As in sports and business, competition is often a good motivator for national broadband performance. Increasingly, nations seek to have the bragging rights about which has the best broadband networks.
The latest foray into this contest comes from the European Commission. A spokeswoman for EU Commissioner Viviane Reding recently stated that the EU has regained a lead of 3 percentage points over the United States, with 23 percent of European homes and businesses using fixed-line broadband, compared with 20 percent in the U.S.
Reding stated that the European Union has re-established its lead, not only over the U.S. in broadband, but among all nations, making it "the world leader in broadband Internet.”
Really? If only saying it made it so.
But in fact, when looking not just at broadband adoption, but also at speed and quality, the United States actually outstrips the EU; and Korea and Japan outstrip both of them.
In a recent report, our organization
looked at 16 different factors, including broadband. To measure broadband we measured both adoption rates and broadband quality, as measured by upload and download speed with degree of latency (the delay time between delivery of data packets).
When this broader measure of broadband is used, the United States ranks in the middle of the pack in broadband among nations in the Organization for Economic Cooperation and Development (OECD) . But it leads the EU-15, albeit by a small degree, and the broader EU-25 by even more (a score of 3.0 vs 2.5).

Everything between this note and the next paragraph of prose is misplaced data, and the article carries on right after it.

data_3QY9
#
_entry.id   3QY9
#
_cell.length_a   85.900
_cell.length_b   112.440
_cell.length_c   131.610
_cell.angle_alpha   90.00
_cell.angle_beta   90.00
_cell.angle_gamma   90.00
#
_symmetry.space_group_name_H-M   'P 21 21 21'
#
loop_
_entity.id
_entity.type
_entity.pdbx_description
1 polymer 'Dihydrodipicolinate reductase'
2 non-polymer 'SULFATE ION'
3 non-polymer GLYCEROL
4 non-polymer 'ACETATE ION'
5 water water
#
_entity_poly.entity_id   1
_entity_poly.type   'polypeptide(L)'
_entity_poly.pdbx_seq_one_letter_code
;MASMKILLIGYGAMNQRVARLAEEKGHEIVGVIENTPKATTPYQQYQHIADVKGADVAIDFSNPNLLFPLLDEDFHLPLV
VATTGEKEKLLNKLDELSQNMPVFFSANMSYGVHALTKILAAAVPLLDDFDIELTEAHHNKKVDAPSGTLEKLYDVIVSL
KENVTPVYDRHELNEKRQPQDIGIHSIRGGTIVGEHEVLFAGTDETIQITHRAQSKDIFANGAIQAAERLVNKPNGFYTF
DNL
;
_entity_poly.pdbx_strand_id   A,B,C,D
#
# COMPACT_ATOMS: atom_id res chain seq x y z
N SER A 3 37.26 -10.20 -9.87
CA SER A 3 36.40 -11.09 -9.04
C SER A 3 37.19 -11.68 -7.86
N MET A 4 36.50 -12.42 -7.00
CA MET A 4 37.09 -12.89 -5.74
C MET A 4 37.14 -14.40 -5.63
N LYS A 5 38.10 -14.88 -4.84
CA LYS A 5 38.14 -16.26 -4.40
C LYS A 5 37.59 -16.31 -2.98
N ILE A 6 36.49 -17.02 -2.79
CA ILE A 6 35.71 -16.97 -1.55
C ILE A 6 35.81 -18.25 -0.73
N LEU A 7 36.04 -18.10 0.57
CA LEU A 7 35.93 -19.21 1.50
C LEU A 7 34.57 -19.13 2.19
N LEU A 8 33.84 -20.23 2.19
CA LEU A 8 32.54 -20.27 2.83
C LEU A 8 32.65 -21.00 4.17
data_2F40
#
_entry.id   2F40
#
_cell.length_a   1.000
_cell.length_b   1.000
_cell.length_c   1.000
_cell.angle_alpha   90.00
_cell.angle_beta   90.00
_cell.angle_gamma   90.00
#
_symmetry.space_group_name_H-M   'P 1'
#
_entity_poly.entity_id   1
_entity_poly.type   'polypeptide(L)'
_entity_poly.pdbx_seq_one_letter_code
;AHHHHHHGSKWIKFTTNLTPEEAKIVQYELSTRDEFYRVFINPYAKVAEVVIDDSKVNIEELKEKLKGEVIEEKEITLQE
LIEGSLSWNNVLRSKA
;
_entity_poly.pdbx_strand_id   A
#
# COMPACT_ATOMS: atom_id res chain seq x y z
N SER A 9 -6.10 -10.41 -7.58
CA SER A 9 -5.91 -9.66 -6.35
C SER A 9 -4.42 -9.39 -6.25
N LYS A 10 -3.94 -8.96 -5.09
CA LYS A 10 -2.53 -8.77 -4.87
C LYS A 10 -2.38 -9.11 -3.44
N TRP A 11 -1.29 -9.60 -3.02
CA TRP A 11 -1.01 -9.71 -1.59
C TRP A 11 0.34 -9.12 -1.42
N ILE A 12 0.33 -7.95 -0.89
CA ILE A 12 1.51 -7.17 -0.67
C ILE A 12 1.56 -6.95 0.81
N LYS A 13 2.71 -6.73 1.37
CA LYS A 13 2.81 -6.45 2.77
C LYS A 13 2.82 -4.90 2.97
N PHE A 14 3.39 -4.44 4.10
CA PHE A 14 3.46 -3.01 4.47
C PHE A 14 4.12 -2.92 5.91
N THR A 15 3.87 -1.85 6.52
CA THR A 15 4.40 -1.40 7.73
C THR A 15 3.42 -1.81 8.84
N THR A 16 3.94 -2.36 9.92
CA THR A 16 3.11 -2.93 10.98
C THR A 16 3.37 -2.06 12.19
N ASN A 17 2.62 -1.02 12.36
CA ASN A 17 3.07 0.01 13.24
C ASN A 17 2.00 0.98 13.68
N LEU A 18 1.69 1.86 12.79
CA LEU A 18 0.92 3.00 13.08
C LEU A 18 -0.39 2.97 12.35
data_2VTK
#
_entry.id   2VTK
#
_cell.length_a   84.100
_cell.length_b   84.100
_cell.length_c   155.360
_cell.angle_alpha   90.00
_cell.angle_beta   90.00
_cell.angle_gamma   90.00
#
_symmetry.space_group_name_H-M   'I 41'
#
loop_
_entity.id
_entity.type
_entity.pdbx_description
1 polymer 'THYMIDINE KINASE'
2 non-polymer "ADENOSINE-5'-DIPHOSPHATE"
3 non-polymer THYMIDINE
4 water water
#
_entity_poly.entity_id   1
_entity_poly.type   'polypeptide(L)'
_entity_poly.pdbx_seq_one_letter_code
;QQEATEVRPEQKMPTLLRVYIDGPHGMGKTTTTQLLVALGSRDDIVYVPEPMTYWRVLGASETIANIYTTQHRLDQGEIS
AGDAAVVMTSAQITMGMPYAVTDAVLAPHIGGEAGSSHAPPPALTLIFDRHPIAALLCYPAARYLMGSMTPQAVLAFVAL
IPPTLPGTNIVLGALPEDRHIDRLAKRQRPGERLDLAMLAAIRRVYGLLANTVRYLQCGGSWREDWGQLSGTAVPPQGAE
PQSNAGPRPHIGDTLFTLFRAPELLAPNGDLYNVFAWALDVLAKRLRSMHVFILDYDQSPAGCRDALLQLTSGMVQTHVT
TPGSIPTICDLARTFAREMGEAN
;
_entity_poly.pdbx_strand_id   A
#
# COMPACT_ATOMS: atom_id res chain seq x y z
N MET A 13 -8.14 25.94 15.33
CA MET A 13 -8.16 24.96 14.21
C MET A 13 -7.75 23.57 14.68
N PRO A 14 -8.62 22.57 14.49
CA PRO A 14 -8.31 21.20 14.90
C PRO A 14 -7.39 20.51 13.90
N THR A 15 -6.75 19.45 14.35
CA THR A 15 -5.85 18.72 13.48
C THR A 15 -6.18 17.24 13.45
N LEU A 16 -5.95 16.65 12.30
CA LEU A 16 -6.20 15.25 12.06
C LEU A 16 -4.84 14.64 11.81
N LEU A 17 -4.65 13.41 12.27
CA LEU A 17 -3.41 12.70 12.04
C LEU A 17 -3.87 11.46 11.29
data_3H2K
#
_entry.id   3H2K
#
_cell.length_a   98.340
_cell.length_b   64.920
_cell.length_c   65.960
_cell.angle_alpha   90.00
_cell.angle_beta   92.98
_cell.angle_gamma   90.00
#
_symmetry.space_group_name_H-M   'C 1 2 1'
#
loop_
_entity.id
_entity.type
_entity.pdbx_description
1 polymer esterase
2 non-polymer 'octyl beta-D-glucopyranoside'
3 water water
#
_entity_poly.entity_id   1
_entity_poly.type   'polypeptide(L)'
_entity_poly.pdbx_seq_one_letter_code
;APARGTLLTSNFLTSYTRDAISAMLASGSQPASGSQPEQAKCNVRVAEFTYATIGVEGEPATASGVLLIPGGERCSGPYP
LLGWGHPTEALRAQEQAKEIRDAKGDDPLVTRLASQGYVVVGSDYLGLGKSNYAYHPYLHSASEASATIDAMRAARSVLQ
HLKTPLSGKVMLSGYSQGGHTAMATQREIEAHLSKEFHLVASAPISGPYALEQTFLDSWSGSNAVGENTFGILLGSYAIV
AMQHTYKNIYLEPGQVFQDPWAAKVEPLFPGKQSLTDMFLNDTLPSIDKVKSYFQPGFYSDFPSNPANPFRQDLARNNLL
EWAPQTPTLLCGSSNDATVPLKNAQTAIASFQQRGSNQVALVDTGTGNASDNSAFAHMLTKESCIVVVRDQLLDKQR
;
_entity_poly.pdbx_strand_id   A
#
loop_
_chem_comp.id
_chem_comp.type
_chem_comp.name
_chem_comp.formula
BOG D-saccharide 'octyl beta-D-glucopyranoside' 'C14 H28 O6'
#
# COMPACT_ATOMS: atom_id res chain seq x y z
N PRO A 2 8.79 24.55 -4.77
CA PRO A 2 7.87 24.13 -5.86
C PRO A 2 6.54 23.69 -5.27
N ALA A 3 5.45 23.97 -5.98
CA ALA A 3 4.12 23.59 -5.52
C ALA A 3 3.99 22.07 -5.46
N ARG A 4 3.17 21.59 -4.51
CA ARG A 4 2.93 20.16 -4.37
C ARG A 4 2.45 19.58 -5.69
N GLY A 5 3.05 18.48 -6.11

To be sure, these scores mask considerable differences within the EU, with the Nordic nations significantly ahead of the U.S. and even farther ahead of the rest of the EU-15. But other EU nations, including Spain, Italy, Ireland, and the U.K., lag behind the United States. And the EU-10 nations are significantly behind the U.S., scoring about one-third the level.
One reason why the United States scores higher is that it the quality of its broadband networks is higher. Networks in the U.S. tend to have less difficulty with latency than in Europe.
Where the EU is doing well is in its rate of progress. The EU-15 has progressed more than twice as fast than the U.S., in large part because the U.S. was even further ahead in 2002.
Notably, the EU-10 nations made progress much faster than the EU-15 and the U.S. in large part because they were starting from a low base.
Notwithstanding what the EU Commissioner says, the EU-15 (and the United States) rank behind Japan and South Korea in broadband, with these nations scoring between 120 percent and 42 percent higher, respectively, than the U.S.
Japan and South Korea ranked first and third, respectively, partially because of their large urban populations living in dense cities where it is cheaper to connect multiple users to fiber optic cable. That being said, it would be too deterministic to claim that Japan and South Korea’s leadership is simply a product of geographic coincidence. Over 90 percent of South Korean households subscribe to broadband; and in Japan, approximately 80 percent of homes have fiber-to-the-home connections.
Competition among nations for the best digital economy and society is good, but it is critical to get the facts right and to understand the reasons why countries are ahead or behind.
— Robert D. Atkinson is President and Founder of the Information Technology & Innovation Foundation.